"Lynn was very prolific and we have a copy of every sculpture he's ever made. Inevitably, I had a lot of reservations about the project, to begin with. Lypiatt Park is a sneakily private place, but, at the end of the day, we thought: It's bigger than that! We live here and that's fantastic; and I have a lot of respect and love for my father.

"Lynn didn't want it when he was alive, of course - he couldn't bear the public! He started putting sculptures in the valley, and we talked about it a lot, but it all seemed too complicated and undoable. He would be so happy to see what's going on."

What Lynn would particularly like, to be sure, is the fact that Daniel himself has designed the carbon-zero visitors' centre. Like his father before him, he has spent time working for an architect - in Daniel's case, it was the deconstructivist architect Zaha Hadid.

"To begin with, I designed a building that was bird-like: two big pyramid shapes. But then I thought, I don't want to shove that on everybody who lives in Eastcombe, so I made a much more modest building.

"Besides which, we don't really want to make a powerful statement with the architecture. It should be a blank canvas on which to show the sculptures in the most practical but beautiful way possible. It's a bit like an aircraft hangar - simple curves but entirely glass - so you arrive and look through the glass and beyond to the sculpture park."

Standing atop the raised terrace in front of the house, you can see over the 30 acres where the sculpture park will be. The setting is stunning - a mini plateau surrounding by the rolling Gloucestershire hills; and there, as if grazing animals or people out for a walk, are some of Lynn's monumental sculptures. Such as two sitting figures, leaning conversationally to one side, viewing something in the middle distance, their geometrical shape both abstract and hard-lined, yet wistful and eminently human at the same time. There's a bird-like figure with wings and tail feathers that further blurs the line between man and beast.

In the house itself, which won't be open to the public, there are more besides - as well as pieces by Daniel himself. Although very different - where Lynn's work is harsh, Daniel's is more sensual and rounded - the synergy between father and son is obvious on one plane in particular: the fascination with space and design.

Lynn was, by all accounts, a Rodin-esque figure, larger than life, who created his own private fiefdom at Lypiatt. Daniel is equally engaging: intelligent in his analyses, open, and with a chuckle that surfaces unexpectedly, often, and infectiously.

Was art a natural choice for Dan?

"My father wasn't encouraging, but that was for good reason. When he made it, there were only three or four artists in this country making a living from it. It wasn't something he would recommend to any of us, for that reason.

"But in fact, the big advantage of having a father who was an artist and making a living from his art was I could see it was possible and it is possible. And I think a lot of my contemporaries coming here were inspired to see that this house was totally funded by sculpture. My friend Marc Quinn (the British artist particularly known for Self, a sculpture of his head made with his own frozen blood) definitely saw that and went on to push himself; and to a lesser degree Damien (Hirst), though he was already so incredibly focused."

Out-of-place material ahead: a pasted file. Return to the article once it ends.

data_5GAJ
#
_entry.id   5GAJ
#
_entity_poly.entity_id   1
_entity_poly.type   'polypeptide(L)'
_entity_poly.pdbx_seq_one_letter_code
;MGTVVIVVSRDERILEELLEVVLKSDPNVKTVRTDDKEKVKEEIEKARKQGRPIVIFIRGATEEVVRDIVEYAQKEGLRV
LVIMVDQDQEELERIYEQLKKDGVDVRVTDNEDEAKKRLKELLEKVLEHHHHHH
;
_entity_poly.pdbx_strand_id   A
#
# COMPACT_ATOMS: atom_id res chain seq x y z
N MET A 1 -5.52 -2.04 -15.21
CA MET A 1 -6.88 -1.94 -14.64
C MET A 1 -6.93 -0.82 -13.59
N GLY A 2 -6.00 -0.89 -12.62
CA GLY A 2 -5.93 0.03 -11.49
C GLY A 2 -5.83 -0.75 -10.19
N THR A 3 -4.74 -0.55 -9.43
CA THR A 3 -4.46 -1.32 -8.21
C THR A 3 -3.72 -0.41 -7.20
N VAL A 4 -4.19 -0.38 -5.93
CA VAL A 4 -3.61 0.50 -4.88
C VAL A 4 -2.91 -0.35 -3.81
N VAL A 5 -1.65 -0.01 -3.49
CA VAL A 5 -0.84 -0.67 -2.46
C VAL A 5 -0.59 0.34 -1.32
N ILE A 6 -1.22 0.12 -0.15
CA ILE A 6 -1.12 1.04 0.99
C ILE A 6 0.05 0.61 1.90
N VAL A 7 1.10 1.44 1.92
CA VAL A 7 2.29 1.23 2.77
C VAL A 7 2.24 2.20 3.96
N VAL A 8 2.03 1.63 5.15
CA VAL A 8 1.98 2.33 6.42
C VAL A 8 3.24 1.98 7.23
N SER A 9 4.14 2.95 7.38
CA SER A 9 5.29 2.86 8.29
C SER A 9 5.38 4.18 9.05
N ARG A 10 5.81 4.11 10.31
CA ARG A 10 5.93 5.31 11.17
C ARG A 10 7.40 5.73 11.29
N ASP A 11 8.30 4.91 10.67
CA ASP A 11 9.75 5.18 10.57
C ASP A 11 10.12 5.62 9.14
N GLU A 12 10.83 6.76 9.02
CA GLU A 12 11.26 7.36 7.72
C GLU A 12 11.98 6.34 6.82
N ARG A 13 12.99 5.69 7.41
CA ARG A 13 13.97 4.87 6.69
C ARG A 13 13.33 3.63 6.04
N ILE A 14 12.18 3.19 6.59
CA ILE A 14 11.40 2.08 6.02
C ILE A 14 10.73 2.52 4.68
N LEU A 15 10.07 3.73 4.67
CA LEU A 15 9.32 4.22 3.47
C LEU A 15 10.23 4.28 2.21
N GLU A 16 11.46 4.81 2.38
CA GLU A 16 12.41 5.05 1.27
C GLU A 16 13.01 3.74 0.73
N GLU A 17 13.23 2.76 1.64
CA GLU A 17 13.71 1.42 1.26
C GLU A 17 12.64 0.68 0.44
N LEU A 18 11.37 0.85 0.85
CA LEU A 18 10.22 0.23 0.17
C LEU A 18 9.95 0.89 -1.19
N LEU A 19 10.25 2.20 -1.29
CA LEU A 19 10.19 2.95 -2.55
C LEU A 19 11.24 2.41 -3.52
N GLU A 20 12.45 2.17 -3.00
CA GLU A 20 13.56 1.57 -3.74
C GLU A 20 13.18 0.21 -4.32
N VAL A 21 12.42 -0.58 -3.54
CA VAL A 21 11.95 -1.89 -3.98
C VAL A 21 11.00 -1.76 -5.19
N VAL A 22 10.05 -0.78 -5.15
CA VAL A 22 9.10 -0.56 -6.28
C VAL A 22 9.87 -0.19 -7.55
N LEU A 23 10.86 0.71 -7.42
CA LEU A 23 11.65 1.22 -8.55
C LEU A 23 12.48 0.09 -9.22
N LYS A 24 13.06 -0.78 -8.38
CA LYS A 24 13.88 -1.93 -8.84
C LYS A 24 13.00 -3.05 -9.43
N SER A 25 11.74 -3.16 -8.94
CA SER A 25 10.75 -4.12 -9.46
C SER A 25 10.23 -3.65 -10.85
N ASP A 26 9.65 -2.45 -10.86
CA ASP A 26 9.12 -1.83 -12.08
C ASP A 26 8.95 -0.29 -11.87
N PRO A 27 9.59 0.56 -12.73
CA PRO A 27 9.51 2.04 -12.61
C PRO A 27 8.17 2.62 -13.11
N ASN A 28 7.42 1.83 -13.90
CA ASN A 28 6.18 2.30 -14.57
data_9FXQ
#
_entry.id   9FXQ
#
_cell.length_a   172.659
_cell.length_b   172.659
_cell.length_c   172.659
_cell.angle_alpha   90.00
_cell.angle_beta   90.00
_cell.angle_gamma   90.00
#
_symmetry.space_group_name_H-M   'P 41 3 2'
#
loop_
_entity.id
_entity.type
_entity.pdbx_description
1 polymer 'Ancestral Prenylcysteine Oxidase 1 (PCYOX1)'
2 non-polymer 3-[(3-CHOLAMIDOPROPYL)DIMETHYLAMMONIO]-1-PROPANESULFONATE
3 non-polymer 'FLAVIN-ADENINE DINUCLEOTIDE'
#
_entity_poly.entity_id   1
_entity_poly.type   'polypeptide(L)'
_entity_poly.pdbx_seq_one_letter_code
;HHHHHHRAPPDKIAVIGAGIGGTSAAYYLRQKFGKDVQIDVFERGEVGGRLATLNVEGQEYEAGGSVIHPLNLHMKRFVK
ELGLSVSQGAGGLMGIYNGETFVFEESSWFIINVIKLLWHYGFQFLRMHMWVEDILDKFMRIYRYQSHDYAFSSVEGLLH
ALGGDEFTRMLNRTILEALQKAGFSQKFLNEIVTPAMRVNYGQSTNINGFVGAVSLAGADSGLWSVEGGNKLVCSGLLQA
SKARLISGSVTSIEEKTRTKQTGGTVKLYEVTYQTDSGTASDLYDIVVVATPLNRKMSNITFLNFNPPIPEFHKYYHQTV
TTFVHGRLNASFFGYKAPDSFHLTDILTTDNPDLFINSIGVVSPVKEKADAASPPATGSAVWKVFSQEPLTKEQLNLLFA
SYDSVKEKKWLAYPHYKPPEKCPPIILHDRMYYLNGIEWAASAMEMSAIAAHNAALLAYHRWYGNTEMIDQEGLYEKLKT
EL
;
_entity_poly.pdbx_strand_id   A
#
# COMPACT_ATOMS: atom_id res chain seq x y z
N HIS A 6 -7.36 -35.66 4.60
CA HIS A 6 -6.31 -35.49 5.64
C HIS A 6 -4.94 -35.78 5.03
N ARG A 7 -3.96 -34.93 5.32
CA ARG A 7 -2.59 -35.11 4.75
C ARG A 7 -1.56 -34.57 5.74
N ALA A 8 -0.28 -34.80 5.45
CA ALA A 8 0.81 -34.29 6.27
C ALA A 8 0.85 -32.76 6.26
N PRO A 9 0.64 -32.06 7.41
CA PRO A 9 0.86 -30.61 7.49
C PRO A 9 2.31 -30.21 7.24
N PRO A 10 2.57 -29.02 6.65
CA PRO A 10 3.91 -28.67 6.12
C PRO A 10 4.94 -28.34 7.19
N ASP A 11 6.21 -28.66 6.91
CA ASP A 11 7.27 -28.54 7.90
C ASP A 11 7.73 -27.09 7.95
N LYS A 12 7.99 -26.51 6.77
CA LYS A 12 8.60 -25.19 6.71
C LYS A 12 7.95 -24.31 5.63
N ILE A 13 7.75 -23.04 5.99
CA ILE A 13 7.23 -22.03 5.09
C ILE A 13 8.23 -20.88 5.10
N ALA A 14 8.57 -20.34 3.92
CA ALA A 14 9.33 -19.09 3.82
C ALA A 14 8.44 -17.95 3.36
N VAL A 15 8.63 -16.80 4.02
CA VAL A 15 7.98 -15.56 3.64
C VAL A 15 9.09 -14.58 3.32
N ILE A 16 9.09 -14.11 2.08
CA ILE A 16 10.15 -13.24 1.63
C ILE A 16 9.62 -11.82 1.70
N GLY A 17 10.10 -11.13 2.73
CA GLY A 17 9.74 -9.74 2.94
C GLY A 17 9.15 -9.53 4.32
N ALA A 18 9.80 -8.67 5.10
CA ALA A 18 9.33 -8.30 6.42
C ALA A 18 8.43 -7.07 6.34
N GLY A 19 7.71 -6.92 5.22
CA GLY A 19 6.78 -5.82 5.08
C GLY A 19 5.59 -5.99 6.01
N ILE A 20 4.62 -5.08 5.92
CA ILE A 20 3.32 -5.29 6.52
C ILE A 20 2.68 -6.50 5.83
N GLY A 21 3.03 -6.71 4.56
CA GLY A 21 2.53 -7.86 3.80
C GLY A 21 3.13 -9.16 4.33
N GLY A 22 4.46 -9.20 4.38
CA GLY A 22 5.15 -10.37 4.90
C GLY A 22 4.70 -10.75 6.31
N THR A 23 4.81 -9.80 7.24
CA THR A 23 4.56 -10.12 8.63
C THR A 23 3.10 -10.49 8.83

As an artist, Daniel's own work is extraordinary and varied. On the wall of his dining room, there's a huge plain white, shimmering contoured surface - 'Near Paradise' - that just cries out to be touched. In fact, when you do run your hands along its planes, they reveal even more than your eye. The curves and bumps transform into what they are: a map.

"It's Painswick - the Holcombe Valley. I use data I buy from Ordnance Survey. It's all about the recurring themes in nature: it could be a frozen moment or a ripple of water. It leaps into life, if you start to touch it." He moves away to get a longer perspective. "It picks out things you don't normally see. Actually, these dots here are absolutely typical of burial mounds. I don't think anyone knows they're there."

Other works are full of movement - like the blue balls that are twirled by hidden motors; some are humorous, such as the small foam Smurf-like shape that formed as a by-product of a different project.

"Does it have a name?"

"Teenage existential angst," Daniel chuckles.

He's made himself a successful and lucrative career with his art, particularly concentrating on commercial commissions. The down side of that is that many of his pieces are hidden away in office spaces and not on view to the public. He's currently working on one that will be seen, in Snow Hill, Birmingham - set to be the biggest sculpture in the city: an incredible flocked red and Perspex shape more than 10 metres tall, inspired by the natural form of twigs - a figurative, organic piece, entitled 'Somewhere in the universe'.

Perhaps his name will leap to further public prominence with his next big project, which combines almost all of his passions: art, design, engineering and sustainability. For alongside his art, he's working on a design for an electric taxi, which he's hoping will be adopted in the near future by a major world city. "I hate all cars at the moment because they're heavy - big metal engines and a big heavy metal frame - and essentially dinosaurs in design terms. So I've gone back to first principles and designed my own. The first thing was to cut down the number of parts by making it symmetrical so every corner is identical; it looks great, too.

"I love all the technology we come up with - I love the way we use our silly big brains."

It's a wide-ranging portfolio, but all he touches has one thing in common: "Optimism," he says.

We sit looking at photographs on his computer: his work; Lynn's work; the beard-growing competition at the Woolpack. It's a multifaceted life, dominated by art, defined by friends and good humour.

"The art world has changed a lot recently. We've had a period where the more intellectual art has been the only one that's was acceptable; and I think they've been jolly nasty to the other artists who try to make nice-looking things. I was very, very unfashionable to begin - for example, the fact that I had any kind of interest in design was frowned upon - but now what I do is coming back into fashion," he says.

"Well..." he adds, with that wry chuckle, "nearly."